White House says phone call with Bannon's lawyer during testimony was 'standard procedure'

Key Points
  • The White House confirmed that it spoke with Steve Bannon's lawyers in the middle of his 10-plus-hour testimony to the House Intelligence Committee.
  • Press secretary Sarah Sanders did not specify if the move constitutes "executive privilege."
  • Asked if the White House was afraid of what Bannon might say, Sanders replied, "not that I'm aware of."
White House halts Bannon's testimony

The White House on Wednesday confirmed that staff spoke with Steve Bannon's lawyers in the middle of his 10-plus-hour testimony to the House Intelligence Committee, but maintained that it was "following standard procedure."

"That's the same process that is typically followed," press secretary Sarah Sanders said at a White House press briefing on Wednesday.

"Sometimes they actually have a White House attorney present in the room. This time it was something that was relayed via phone, and again was following standard procedure for an instance like this," Sanders said.

The questions at the briefing followed a week of significant interaction between Bannon and various investigations into possible contacts between Donald Trump's 2016 presidential campaign and Russia.

White House Press Secretary Sarah Huckabee Sanders
Jonathan Ernst | Reuters

Last week, special counsel Robert Mueller's team served Bannon a grand jury subpoena, according to The New York Times and NBC News.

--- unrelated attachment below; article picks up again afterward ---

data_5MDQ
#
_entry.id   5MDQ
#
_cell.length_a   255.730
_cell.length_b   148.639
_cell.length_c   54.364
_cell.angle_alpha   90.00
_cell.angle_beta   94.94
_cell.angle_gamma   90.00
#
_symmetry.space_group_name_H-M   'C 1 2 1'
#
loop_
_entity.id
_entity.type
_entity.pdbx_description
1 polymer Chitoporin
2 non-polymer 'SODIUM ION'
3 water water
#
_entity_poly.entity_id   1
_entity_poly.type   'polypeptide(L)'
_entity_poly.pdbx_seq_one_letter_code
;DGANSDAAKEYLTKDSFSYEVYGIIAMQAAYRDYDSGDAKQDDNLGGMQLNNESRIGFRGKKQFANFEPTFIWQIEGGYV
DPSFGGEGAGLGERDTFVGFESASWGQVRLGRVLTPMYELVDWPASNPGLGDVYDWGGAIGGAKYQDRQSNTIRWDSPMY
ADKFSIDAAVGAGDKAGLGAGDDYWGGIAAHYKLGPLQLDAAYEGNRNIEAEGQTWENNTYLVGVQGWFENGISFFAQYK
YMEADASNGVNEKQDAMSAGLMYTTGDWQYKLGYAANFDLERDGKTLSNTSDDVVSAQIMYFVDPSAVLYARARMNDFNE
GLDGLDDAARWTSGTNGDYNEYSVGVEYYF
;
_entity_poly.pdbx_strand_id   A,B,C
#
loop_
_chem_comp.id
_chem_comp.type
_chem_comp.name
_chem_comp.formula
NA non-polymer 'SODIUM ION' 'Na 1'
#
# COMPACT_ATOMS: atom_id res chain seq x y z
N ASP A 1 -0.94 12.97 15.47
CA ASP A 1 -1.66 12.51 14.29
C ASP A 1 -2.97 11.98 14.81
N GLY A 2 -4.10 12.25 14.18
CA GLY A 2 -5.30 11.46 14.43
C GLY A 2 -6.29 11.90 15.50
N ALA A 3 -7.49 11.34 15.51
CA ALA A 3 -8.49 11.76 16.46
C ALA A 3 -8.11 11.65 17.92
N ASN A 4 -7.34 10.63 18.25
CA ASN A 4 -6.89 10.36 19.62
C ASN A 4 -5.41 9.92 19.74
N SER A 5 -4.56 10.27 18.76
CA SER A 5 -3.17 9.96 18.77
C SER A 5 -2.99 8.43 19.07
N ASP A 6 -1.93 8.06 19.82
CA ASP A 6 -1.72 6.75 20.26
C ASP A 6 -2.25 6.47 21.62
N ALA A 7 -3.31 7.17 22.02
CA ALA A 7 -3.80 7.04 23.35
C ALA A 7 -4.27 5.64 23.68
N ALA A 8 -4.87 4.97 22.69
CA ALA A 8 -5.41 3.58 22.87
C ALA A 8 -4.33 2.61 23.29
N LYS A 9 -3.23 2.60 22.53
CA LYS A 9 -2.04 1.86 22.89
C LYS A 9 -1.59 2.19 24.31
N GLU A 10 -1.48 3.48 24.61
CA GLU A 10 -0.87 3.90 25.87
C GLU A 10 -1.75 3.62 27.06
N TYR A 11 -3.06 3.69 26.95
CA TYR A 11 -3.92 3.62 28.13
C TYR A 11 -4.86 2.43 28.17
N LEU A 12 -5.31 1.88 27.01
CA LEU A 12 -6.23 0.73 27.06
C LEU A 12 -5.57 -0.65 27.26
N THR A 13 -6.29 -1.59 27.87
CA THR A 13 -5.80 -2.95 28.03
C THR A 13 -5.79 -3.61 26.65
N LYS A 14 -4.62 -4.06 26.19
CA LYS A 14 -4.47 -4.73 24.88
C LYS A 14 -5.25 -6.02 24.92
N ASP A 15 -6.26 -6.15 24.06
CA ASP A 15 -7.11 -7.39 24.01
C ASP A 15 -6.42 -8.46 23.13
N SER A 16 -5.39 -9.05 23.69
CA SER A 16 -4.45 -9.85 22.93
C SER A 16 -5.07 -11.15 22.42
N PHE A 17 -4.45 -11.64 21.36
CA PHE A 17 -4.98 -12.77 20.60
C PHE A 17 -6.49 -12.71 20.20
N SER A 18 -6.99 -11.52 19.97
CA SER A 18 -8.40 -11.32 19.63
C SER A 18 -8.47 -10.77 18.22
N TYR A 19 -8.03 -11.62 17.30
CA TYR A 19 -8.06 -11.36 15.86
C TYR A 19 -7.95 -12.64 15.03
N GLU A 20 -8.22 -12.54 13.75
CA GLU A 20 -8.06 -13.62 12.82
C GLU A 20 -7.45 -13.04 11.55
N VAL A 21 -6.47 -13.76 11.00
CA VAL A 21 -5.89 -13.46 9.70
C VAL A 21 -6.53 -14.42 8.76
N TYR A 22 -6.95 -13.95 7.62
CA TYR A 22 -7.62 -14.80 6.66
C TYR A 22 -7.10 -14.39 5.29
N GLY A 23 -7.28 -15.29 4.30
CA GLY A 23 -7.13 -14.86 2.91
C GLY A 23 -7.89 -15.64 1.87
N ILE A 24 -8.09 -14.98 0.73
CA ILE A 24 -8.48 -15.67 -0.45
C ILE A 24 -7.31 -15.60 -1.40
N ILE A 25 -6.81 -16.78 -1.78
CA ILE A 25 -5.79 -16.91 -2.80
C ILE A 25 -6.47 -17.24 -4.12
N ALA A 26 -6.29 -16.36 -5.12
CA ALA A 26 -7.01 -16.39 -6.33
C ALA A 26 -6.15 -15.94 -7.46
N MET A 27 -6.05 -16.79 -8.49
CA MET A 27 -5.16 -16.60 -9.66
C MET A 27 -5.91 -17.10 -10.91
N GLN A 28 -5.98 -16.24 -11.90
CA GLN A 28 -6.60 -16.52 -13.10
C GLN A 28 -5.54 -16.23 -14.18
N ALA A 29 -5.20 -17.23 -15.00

Later reports revealed that Bannon's legal team had since negotiated a way out of the court order. Bannon is now expected to talk to Mueller's team voluntarily, and in a setting less formal than a grand jury proceeding.

The former top White House strategist's marathon testimony to the House Intelligence Committee reportedly included a mid-interview phone call with the White House, who advised Bannon through his lawyers not to answer any questions beyond those related to the presidential campaign.

Sanders did not elaborate on the content of the calls between the White House and Bannon's legal team, and refused to say whether the action constituted "executive privilege."

"I'm talking about the process, I can't go any further than that," Sanders said. The White House, likewise, has said it is being "fully cooperative with the special counsel." Last week, however, Sanders said that the White House was "going to maintain some of the executive privileges" when asked about its involvement in Bannon's testimony.

In a follow-up question, Sanders was asked whether that involvement implies that the White House is afraid of what Bannon might say.

"Not that I'm aware of," Sanders responded. "I think we've been pretty clear what our position is with regard to this entire process — that there was absolutely no collusion.

"But in terms of what he might say, I can't answer that, I can't speculate on that."

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